Homeless Link
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Homeless Link responds to DCLG on anti-social behaviour evictions

Homeless Link has called on the Department of Communities and Local Government to rethink its proposals to make it easier to evict tenants for anti-social behaviour.

In a consultation that closed yesterday, Government proposed new powers that will enable landlords to evict a tenant who has received an anti-social behaviour order without further court proceedings. Homeless Link is concerned that such a power may impact disproportionately on vulnerably housed and excluded individuals and push them into homelessness.

 Anti-social behaviour is a serious problem and we acknowledge the impact on victims – it is important that there are strong sanctions in place. However, in many cases anti-social behaviour is linked to poor living conditions and social inequality. Statistics relating to the recent riots in London indicated that a disproportionate number of those convicted of offences came from some of the most deprived communities in the country.
 
Making people homeless as a result of anti-social behaviour is, in the view of Homeless Link, likely to result in more problems for both the individual concerned and their communities. 
 
The DCLG consultation proposes:
 
  • A new mandatory power of possession for tenants whose anti-social behaviour has been considered by a court: Under this proposal social landlords will be able to seek possession of a property if the tenant has breached an ASB sanction without having to go to court a second time.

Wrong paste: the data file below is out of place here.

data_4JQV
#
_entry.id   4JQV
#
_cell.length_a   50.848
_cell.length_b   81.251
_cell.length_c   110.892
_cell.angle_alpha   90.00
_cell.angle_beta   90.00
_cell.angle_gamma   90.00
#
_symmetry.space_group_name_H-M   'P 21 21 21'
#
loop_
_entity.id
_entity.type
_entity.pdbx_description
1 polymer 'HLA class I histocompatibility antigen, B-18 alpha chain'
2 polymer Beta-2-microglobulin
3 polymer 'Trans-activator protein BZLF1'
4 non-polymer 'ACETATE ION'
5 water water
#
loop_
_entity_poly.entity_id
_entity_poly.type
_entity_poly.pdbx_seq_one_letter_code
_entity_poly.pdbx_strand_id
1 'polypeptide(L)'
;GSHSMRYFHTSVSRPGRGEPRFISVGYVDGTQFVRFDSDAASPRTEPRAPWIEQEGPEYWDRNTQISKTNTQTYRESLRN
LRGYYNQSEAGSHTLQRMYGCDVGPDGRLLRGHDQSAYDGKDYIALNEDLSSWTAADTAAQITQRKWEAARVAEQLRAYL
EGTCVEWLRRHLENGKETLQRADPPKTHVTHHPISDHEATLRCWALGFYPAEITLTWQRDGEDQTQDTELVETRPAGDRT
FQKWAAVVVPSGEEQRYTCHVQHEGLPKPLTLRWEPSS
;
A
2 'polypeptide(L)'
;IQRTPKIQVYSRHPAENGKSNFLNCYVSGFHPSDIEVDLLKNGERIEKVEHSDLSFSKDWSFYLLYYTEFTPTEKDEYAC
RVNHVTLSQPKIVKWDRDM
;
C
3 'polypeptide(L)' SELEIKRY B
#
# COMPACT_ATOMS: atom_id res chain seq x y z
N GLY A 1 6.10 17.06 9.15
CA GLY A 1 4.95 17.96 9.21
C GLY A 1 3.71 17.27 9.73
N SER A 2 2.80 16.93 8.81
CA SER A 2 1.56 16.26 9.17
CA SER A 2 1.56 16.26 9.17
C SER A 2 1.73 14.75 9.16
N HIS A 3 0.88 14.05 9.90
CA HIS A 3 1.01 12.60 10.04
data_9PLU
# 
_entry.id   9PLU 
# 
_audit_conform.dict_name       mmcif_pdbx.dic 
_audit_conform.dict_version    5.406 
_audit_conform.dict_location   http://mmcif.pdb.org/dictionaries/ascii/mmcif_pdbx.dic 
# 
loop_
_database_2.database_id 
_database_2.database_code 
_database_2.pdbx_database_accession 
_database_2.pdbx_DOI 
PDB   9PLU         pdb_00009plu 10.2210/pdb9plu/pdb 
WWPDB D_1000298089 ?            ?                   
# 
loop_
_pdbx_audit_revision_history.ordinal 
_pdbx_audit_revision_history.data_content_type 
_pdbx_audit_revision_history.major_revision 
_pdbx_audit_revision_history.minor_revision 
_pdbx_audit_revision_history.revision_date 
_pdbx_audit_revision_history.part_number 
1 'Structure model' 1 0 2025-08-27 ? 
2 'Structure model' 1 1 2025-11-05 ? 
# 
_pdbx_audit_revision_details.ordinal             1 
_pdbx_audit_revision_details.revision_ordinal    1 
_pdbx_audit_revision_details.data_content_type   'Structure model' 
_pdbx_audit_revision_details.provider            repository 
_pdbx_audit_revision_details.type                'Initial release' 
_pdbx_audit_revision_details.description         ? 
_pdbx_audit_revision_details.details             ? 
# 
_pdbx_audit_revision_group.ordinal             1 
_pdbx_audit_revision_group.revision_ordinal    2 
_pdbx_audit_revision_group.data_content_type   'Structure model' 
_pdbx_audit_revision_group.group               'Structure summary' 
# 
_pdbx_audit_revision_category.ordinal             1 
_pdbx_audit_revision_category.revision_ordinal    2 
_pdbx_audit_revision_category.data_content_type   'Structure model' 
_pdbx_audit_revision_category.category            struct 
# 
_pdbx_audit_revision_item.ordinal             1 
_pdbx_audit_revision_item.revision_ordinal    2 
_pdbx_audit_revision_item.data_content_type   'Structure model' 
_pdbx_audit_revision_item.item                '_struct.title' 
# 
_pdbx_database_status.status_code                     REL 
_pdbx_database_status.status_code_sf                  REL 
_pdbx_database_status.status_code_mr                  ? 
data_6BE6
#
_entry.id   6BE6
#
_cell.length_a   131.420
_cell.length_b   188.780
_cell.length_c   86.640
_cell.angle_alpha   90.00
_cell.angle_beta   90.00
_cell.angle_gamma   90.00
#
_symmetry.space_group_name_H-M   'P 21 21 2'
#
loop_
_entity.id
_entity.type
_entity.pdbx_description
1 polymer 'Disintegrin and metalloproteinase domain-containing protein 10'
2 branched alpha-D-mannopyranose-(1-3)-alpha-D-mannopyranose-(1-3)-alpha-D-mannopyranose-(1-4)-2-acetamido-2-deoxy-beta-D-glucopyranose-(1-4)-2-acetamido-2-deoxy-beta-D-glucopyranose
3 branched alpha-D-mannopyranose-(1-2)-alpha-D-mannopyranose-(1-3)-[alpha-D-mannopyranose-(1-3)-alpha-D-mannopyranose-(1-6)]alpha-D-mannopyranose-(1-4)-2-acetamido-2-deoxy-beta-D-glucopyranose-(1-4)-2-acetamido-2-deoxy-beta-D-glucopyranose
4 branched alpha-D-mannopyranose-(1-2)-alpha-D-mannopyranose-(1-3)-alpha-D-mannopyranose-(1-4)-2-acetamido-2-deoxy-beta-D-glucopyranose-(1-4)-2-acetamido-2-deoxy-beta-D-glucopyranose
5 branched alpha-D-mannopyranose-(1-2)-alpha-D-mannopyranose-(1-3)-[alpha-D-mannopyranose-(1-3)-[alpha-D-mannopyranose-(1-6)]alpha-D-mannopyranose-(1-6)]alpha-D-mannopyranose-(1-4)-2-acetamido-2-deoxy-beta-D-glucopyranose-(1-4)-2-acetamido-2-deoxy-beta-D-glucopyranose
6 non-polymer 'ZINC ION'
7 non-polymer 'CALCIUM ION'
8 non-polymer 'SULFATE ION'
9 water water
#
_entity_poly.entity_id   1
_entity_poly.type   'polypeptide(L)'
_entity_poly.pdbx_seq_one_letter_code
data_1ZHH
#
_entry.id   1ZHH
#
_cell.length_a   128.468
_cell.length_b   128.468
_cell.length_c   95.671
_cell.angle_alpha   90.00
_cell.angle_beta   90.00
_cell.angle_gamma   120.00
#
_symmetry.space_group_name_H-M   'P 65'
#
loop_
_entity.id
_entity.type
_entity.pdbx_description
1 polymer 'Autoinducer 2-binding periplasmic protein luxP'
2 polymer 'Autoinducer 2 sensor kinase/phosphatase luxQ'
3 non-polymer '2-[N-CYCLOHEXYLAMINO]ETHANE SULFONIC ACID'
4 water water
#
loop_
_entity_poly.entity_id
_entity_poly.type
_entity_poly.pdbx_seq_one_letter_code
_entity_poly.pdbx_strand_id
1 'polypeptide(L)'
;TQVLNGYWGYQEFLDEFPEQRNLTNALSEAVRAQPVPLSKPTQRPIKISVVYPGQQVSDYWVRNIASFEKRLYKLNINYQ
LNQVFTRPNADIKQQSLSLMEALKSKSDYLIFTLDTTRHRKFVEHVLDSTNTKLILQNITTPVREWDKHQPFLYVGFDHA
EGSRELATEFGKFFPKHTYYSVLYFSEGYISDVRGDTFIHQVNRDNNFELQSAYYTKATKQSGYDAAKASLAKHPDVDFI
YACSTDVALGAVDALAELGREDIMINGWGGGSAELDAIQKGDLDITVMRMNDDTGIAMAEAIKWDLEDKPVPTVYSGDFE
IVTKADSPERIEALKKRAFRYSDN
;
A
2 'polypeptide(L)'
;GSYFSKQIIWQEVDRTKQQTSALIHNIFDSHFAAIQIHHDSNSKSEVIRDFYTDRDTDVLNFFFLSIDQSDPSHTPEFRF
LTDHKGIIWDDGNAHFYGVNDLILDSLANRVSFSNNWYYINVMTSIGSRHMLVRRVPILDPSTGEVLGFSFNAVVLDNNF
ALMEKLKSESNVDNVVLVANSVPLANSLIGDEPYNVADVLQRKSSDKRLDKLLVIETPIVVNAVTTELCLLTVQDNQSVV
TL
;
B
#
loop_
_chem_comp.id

• That the existing ground for possession for all anti-social behaviour is broadened: Currently only activity perpetrated in an individual's neighbourhood can be used as grounds for possession. The DCLG propose that this is broadened to anywhere in the UK.
  • That a whole family can be removed from their home due to the acts of one member.
Responding to these proposals from the DCLG, we have called on them to:
 
  • build in a requirement that supportive interventions have been fully explored and used prior to possession being sought
  • recognise the serious impact on the individual and community of an individual losing their home and take action to avoid this happening
  • reconsider these proposals in relation to the Human Rights test of everyone being equal before the law.

 

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